and most political debates i have seen will either result in a interruption at the point of interest of the opponent, or the last point will be attacked with the rest ignored.

  18. clone says:

    Wait.. You sait you made him look poor? How so… People know what they are getting into when they buy into a closed platform yet millions of these closed platform devices still get sold and they are happy with it. Like he said.. don’t like it? don’t buy it.

    • Will says:

      Having the device sell well and having people happy with their purchase doesn’t change the fact the the DRM anticirumvention provisions give closed markets an innate, legally reinforced monopoly.

      This allows whatever company that is currently on the top to manipulate the rest of the market by adding provisions to their own user agreement, as well as attempting to close others out of their market. This allows them to take away the choices of the people who are not buying their products, as well as those that are.(See: Apple’s new developer policy, Apple’s attempts at preventing music labels from participating in Amazon’s “daily Mp3 event”)

      Note that these are the only cases I could think of off the top of my head. There are plenty more.

      Additionally, the DRM allows a closed store to artificially lock in users by making it so you can’t take your media with you if you leave. You want to leave the Apple Store? Fine. You just can’t take your legally purchased movies and books with you.

      Finally, there’s the issue of consumer rights that pays into this. As Cory said, you should be able to do what you wish with your own device without fearing legal sanctions. Put simply, I should be able to install whatever the hell I want on my device.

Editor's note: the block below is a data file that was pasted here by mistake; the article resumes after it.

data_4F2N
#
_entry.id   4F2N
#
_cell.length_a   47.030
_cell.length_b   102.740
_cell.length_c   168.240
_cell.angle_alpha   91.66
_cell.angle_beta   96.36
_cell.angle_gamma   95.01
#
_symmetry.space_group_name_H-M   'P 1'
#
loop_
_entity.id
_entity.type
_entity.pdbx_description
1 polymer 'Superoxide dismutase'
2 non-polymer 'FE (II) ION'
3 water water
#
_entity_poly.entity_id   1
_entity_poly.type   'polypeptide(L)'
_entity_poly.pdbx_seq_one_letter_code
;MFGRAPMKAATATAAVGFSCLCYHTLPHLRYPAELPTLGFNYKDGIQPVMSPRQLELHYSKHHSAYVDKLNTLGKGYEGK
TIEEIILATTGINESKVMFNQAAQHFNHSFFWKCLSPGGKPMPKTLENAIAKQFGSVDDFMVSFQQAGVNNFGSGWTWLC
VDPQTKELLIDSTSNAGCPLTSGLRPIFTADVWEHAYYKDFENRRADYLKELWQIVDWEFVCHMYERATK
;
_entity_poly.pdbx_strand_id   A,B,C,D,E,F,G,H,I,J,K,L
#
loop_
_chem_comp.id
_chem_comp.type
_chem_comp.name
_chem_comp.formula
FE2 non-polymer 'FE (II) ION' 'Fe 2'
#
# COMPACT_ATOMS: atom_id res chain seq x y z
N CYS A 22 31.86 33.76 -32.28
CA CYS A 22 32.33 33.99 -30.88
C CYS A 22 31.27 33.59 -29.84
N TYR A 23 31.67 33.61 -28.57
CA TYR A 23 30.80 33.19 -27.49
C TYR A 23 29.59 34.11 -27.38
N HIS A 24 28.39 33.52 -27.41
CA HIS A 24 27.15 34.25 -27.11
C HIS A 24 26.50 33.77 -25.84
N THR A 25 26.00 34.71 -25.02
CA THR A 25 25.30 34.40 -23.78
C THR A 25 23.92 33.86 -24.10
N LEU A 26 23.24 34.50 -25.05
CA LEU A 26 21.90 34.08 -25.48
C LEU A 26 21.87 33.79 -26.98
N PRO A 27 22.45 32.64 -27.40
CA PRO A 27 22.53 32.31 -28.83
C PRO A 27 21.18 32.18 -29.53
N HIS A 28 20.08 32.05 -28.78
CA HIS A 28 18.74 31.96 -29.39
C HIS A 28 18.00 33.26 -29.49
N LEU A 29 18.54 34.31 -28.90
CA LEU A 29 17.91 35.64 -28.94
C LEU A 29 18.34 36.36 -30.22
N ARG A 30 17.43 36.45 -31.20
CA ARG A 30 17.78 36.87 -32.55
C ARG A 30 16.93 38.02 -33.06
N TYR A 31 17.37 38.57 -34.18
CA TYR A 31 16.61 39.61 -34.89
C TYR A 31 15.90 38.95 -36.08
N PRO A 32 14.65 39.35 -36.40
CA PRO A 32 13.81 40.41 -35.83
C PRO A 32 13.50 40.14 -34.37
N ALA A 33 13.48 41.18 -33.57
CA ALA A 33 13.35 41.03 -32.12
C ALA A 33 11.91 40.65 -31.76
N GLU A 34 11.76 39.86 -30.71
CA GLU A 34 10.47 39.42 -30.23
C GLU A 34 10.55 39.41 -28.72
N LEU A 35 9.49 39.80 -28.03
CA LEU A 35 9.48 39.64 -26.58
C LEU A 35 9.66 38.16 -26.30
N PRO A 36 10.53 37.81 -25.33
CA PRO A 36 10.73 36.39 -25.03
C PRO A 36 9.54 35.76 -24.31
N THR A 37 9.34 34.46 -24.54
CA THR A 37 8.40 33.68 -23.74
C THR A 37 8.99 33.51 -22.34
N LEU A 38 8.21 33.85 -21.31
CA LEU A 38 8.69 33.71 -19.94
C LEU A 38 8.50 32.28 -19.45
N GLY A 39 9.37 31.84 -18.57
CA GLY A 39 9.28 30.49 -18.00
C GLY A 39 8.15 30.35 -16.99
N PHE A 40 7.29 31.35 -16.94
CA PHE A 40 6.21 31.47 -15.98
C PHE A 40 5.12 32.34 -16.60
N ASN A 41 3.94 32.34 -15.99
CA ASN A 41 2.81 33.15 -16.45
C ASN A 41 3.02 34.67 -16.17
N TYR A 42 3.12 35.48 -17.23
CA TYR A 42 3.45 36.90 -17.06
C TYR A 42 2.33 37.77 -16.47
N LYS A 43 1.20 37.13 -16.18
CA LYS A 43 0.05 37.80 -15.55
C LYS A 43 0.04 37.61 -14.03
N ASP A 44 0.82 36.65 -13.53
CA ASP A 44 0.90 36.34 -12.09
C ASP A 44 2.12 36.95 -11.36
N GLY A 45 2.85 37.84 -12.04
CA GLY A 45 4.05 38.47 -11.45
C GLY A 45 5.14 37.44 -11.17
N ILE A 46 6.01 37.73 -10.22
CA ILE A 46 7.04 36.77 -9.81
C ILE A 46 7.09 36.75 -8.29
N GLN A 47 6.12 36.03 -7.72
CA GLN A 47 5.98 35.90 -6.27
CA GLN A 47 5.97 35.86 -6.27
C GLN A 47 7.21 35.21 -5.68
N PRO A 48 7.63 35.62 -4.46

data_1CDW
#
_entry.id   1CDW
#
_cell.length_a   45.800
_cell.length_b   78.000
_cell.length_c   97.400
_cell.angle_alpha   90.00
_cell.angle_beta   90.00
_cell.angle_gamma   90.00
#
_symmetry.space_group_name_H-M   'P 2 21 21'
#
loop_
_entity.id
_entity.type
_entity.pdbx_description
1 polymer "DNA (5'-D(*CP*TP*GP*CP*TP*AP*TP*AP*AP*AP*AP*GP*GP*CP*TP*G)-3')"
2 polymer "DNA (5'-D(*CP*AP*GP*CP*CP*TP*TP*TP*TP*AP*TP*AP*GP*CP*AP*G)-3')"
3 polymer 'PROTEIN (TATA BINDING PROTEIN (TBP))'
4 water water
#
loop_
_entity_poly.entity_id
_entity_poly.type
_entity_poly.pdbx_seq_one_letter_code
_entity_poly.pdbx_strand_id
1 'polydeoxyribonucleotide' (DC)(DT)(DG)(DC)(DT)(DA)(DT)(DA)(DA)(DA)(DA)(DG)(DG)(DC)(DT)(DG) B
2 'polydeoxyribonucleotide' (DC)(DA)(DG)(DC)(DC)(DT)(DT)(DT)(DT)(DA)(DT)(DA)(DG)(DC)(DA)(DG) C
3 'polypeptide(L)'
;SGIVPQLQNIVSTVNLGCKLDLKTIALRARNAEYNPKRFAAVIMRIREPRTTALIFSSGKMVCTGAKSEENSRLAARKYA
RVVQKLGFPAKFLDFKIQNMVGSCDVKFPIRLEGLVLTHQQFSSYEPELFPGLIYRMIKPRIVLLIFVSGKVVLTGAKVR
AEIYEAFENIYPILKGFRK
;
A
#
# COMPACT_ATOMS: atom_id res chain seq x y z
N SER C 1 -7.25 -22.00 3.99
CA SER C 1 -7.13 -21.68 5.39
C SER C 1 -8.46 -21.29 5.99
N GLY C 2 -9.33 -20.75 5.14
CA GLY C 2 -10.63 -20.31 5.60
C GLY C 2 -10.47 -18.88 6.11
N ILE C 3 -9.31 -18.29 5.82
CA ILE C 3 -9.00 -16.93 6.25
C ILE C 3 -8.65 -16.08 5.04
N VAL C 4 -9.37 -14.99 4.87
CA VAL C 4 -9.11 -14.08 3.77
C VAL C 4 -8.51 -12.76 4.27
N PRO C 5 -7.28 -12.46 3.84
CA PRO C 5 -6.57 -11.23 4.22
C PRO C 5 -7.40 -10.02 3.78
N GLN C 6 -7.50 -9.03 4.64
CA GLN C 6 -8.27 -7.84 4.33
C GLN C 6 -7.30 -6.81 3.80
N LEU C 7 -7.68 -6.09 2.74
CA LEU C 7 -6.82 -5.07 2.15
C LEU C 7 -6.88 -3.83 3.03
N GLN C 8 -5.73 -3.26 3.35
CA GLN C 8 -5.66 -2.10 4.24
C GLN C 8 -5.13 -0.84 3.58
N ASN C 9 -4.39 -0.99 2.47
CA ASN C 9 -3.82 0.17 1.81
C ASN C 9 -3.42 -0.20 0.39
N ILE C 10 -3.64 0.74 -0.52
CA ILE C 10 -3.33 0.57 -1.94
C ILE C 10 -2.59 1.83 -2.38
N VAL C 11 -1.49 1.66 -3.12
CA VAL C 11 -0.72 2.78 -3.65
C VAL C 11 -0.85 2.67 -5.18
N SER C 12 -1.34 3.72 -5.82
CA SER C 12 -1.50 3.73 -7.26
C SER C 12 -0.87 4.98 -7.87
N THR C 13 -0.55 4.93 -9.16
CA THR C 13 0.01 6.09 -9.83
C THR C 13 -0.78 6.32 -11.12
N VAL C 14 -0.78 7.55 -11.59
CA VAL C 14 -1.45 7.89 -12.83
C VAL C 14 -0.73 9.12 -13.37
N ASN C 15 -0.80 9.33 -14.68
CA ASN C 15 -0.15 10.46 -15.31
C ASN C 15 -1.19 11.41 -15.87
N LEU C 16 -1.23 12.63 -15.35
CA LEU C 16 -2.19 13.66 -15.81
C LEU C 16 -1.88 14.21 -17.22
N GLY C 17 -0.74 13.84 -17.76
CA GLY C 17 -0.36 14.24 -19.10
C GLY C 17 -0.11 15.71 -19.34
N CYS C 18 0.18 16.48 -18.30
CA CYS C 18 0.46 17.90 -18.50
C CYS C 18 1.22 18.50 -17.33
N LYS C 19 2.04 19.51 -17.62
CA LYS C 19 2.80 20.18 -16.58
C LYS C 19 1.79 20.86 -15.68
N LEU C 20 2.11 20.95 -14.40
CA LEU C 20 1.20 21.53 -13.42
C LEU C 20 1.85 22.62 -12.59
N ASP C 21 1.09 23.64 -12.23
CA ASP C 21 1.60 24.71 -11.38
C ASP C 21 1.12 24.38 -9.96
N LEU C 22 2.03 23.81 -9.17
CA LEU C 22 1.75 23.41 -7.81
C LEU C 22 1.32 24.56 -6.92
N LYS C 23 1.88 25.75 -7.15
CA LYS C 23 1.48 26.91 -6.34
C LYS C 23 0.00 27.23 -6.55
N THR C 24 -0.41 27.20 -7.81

I guess you could make an argument the altering Apple’s own OS is somewhat unethical. (even this is questionable) However, this doesn’t excuse the fact that I’m not allowed to wipe the drive and install what I want on the hardware.

      Regardless of what you think of licenses, (I hate them, but that’s a debate for another time) it’s still a solid fact that you OWN the physical hardware. If I want to wipe Apple’s crap OS off of my device and install a linux distribution, I should damn well be able to.

      While DRM isn’t too much of a problem in itself, it allows them to circumvent other parts of the law, such as the all-important fair-use clause by installing DRM on devices that it would be normally legal to copy from.

      The simply fact is this: NOTHING good has come from outlawing the circumvention of DRM. Regardless of whether or not there is a “choice”, (extremely questionable in it’s own right, given how DRM can be abuse to manipulate the market) a company should be able to survive without bullying it’s customers and competitors into doing what it wants though flimsy legal tactics.

    • Anonymous says:

      If I have to buy exactly the same device as my spouse to be able to share stuff like books with each other, there is something amiss. You can talk “don’t like it, don’t buy it”, but when I have to mix and match with stuff other people buy I am fucked.

  19. Anonymous says:

    @igzabier You’re right, it is like a bot, “I love the market,” “that’s the market at work.”